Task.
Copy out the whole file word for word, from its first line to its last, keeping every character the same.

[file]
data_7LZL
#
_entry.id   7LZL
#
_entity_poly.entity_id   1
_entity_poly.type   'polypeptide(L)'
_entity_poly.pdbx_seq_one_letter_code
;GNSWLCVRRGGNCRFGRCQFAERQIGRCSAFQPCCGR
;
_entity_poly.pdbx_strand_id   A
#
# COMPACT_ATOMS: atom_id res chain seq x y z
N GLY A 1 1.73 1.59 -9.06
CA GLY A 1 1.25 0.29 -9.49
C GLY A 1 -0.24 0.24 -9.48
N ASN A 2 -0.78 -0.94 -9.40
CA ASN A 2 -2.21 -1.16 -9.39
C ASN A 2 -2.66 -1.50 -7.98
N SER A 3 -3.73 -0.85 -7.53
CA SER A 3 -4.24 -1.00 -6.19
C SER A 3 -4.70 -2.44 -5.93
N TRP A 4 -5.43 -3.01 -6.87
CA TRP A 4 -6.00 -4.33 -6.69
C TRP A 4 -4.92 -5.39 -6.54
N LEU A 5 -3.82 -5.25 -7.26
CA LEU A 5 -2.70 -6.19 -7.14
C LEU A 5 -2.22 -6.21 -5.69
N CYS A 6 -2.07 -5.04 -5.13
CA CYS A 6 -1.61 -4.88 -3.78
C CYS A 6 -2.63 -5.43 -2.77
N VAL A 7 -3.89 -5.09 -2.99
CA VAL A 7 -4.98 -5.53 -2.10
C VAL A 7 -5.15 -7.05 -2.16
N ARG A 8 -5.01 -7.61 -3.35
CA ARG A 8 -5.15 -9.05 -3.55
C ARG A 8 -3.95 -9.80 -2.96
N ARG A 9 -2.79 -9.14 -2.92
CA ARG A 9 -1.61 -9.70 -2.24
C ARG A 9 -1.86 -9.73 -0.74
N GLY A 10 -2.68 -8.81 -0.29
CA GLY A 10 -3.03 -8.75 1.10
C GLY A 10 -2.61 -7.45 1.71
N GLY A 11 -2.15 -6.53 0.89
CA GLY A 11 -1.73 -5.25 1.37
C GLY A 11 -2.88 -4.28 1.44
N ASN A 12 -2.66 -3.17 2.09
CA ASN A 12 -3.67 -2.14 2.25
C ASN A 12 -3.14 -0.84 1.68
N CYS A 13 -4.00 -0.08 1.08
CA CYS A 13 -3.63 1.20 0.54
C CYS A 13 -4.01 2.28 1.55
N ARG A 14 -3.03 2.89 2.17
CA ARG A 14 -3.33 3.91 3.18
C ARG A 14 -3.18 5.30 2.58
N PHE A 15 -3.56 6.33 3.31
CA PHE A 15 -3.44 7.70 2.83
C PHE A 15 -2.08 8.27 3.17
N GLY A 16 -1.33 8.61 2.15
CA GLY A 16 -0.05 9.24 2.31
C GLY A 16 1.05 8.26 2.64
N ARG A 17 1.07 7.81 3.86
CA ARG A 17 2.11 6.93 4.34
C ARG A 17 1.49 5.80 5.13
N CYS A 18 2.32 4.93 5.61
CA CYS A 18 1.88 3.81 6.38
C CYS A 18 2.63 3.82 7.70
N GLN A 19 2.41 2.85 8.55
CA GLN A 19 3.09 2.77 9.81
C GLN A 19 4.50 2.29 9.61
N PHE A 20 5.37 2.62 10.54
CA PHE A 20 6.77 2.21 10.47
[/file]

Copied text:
data_7LZL
#
_entry.id   7LZL
#
_entity_poly.entity_id   1
_entity_poly.type   'polypeptide(L)'
_entity_poly.pdbx_seq_one_letter_code
;GNSWLCVRRGGNCRFGRCQFAERQIGRCSAFQPCCGR
;
_entity_poly.pdbx_strand_id   A
#
# COMPACT_ATOMS: atom_id res chain seq x y z
N GLY A 1 1.73 1.59 -9.06
CA GLY A 1 1.25 0.29 -9.49
C GLY A 1 -0.24 0.24 -9.48
N ASN A 2 -0.78 -0.94 -9.40
CA ASN A 2 -2.21 -1.16 -9.39
C ASN A 2 -2.66 -1.50 -7.98
N SER A 3 -3.73 -0.85 -7.53
CA SER A 3 -4.24 -1.00 -6.19
C SER A 3 -4.70 -2.44 -5.93
N TRP A 4 -5.43 -3.01 -6.87
CA TRP A 4 -6.00 -4.33 -6.69
C TRP A 4 -4.92 -5.39 -6.54
N LEU A 5 -3.82 -5.25 -7.26
CA LEU A 5 -2.70 -6.19 -7.14
C LEU A 5 -2.22 -6.21 -5.69
N CYS A 6 -2.07 -5.04 -5.13
CA CYS A 6 -1.61 -4.88 -3.78
C CYS A 6 -2.63 -5.43 -2.77
N VAL A 7 -3.89 -5.09 -2.99
CA VAL A 7 -4.98 -5.53 -2.10
C VAL A 7 -5.15 -7.05 -2.16
N ARG A 8 -5.01 -7.61 -3.35
CA ARG A 8 -5.15 -9.05 -3.55
C ARG A 8 -3.95 -9.80 -2.96
N ARG A 9 -2.79 -9.14 -2.92
CA ARG A 9 -1.61 -9.70 -2.24
C ARG A 9 -1.86 -9.73 -0.74
N GLY A 10 -2.68 -8.81 -0.29
CA GLY A 10 -3.03 -8.75 1.10
C GLY A 10 -2.61 -7.45 1.71
N GLY A 11 -2.15 -6.53 0.89
CA GLY A 11 -1.73 -5.25 1.37
C GLY A 11 -2.88 -4.28 1.44
N ASN A 12 -2.66 -3.17 2.09
CA ASN A 12 -3.67 -2.14 2.25
C ASN A 12 -3.14 -0.84 1.68
N CYS A 13 -4.00 -0.08 1.08
CA CYS A 13 -3.63 1.20 0.54
C CYS A 13 -4.01 2.28 1.55
N ARG A 14 -3.03 2.89 2.17
CA ARG A 14 -3.33 3.91 3.18
C ARG A 14 -3.18 5.30 2.58
N PHE A 15 -3.56 6.33 3.31
CA PHE A 15 -3.44 7.70 2.83
C PHE A 15 -2.08 8.27 3.17
N GLY A 16 -1.33 8.61 2.15
CA GLY A 16 -0.05 9.24 2.31
C GLY A 16 1.05 8.26 2.64
N ARG A 17 1.07 7.81 3.86
CA ARG A 17 2.11 6.93 4.34
C ARG A 17 1.49 5.80 5.13
N CYS A 18 2.32 4.93 5.61
CA CYS A 18 1.88 3.81 6.38
C CYS A 18 2.63 3.82 7.70
N GLN A 19 2.41 2.85 8.55
CA GLN A 19 3.09 2.77 9.81
C GLN A 19 4.50 2.29 9.61
N PHE A 20 5.37 2.62 10.54
CA PHE A 20 6.77 2.21 10.47